I was given a gift recently, a very nice gift by somebody who I am confident doesn’t read this, so let me tell you a little about it.
It’s a Sony DSC-M2, a very clever little flip-openy camera. It is,
I hear from the internets, supposed to take pretty good pictures,
and movies! It’s a Sony product, though, so of course, it’s got a
very shiny silver case and, well, in the spirit of doing one thing
and doing it well, Sony has made a camera that actually looks pretty
cool. Want to hear more? Well, it’s nothing I haven’t said before –
it’s all Sony Tax, all the time.
- It’s got a brand new, nobody-else-uses-it memory format,
of course. The Memory Stick Duo, so super-high-tech that it’s
a whole half-centimeter smaller than an SD Card along only one
axis. Of course, I don’t own an adapter for that. I had a perfectly
functional one for Memory Stick Solos, but for the Duo I’d need an
adapter for my adapter. So I can’t get at it unless it’s plugged
into the camera, and my camera is plugged into my PC. This isn’t
unexpected, because it’s Sony, but it’s exacerbated by the fact that:
- It doesn’t even have a USB port on it. It has a docking
station. So if I want to, you know, go anywhere with my
camera, I’ve got to cart the entire docking station with me. Which
has a USB port on it, but it won’t charge over that,
either. It charges from:
- A power adapter with a unique, never-seen-anywhere-else plug
that as far as I can tell has been manufactured exclusively for
this device. And the best part of that, bar none is that:
- I can’t access the data on the camera and charge the battery
at the same time. I have to reach over and flip the whole camera
open on the dock to get the USB connection to work, and close
it up again to charge it.
I mean, what the hell? I can buy fifty-dollar widgets built by
nobodies in some Taiwanese backwater that didn’t even exist last
year that are smarter than that. Dear Sony, what the hell are you
Incidentally, this is why the whole HD-DVD versus Blu-Ray debate
was an easy one for me; Sony is on one side of that argument,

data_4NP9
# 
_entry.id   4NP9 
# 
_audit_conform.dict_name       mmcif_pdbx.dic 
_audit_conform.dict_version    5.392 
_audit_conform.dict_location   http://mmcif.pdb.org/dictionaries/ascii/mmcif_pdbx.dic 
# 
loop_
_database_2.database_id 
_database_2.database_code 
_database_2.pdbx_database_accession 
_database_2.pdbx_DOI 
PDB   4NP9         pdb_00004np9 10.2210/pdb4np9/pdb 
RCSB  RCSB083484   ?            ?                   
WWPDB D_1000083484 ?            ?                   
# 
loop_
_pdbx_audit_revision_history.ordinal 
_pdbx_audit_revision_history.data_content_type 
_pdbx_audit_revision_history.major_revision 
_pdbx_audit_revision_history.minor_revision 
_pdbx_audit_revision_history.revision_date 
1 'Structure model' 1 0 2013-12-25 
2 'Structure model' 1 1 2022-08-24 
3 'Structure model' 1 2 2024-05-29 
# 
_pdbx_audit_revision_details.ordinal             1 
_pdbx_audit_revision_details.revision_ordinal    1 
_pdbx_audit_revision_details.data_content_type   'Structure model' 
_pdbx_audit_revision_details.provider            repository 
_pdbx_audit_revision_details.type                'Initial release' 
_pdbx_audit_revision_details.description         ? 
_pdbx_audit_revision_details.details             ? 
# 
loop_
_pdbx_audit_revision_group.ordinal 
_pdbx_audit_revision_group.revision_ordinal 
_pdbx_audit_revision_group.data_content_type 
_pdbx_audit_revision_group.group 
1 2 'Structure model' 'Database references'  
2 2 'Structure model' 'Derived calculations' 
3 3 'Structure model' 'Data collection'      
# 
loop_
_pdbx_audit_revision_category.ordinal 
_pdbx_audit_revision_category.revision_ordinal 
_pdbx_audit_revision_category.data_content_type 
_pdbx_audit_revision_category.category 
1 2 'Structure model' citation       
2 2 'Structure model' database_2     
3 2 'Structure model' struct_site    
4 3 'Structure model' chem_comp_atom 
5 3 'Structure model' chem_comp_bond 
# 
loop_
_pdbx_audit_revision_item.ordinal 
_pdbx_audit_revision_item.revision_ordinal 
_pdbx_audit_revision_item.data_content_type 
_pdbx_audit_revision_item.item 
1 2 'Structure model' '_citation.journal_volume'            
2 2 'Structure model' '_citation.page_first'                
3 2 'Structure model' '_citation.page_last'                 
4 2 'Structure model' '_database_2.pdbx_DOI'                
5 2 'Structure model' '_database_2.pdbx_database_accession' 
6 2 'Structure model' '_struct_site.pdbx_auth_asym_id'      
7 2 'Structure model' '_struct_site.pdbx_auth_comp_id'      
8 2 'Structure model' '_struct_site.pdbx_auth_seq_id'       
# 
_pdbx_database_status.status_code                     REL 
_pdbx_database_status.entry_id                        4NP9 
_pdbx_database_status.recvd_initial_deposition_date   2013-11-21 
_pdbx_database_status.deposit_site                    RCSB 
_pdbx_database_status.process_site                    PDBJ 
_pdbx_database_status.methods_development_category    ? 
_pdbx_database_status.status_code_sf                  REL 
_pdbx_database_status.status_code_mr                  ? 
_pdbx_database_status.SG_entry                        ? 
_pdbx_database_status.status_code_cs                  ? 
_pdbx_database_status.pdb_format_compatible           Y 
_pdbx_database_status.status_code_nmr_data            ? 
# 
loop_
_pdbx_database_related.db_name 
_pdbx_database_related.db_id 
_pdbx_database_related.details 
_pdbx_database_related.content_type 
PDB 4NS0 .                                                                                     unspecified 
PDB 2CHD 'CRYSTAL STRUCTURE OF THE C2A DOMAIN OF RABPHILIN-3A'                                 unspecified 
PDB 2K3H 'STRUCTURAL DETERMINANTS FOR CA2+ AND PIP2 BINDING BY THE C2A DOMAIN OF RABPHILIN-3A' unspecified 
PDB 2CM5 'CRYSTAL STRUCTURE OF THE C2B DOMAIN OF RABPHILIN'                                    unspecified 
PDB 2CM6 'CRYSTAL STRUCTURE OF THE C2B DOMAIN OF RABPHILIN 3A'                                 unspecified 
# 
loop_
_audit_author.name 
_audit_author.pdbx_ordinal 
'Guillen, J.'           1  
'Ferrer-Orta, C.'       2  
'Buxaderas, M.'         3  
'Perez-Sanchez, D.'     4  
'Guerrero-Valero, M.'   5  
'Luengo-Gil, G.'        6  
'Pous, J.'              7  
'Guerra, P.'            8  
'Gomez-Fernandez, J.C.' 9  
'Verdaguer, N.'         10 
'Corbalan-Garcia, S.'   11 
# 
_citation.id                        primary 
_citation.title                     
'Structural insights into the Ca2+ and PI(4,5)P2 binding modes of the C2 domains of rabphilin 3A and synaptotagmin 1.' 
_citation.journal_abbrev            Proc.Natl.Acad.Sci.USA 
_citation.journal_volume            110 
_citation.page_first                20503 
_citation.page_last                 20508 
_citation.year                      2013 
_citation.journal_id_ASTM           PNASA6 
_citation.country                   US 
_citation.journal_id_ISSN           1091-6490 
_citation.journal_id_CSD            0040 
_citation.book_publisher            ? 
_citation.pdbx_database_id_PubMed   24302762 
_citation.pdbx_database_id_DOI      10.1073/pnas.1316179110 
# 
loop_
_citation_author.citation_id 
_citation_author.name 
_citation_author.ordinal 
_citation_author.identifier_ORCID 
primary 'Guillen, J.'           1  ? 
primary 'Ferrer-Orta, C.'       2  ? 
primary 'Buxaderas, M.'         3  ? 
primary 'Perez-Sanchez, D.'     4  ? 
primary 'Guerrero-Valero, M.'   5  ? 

and Sony has never been on the right side of a format war.
Whenever they’ve got a the choice between doing their own thing and
making something that’s interoperable with the whole world, they’ll come out strong for whatever side screws their customers the hardest. Case closed.
Moving on, the less said about the interface the better. I mean,
it’s not at all obvious at first what, and I’m not kidding about
this at all, is and is not a button on the camera.
There’s clearly a very powerful person somebody in the Sony
executive heirarchy whose retarded nephew ended up in the design
There are three large buttons that all right-handed
people will agree are in the right place, but to use the rest of the
camera’s admittedly broad functionality you should keep an obedient
infant on your person at all times. You’ll need their tiny fingers
to get at the tiny buttons that have been sneezed all over the rest
of the camera. There are more than you first expect, I promise.
So awesome. And it only gets better; it hasn’t worked right since it crashed. That’s right, since my camera crashed after the first two dozen pictures I took. And even though it’s a Sony camera with a Sony memory stick in it, the staff at the Sony Store were the most unhelpful people I’ve dealt with in months. Doesn’t work? Sorry. You’ll have to ship it to our repair depot, which will despite our warranty cost you. Want to use it, say, today, for a friend’s wedding, you say? That’s just tough luck, I guess. Such tough luck, in fact, that they won’t even look you in the eye when they’re talking to you, and spend the time looking over your shoulder at the other shoppers while brushing you off.
Nothing says “I’m on commission” like ditching the customer service thing to look for more suckers. Thank you, Sony.
No, wait, not thank you; that other thing.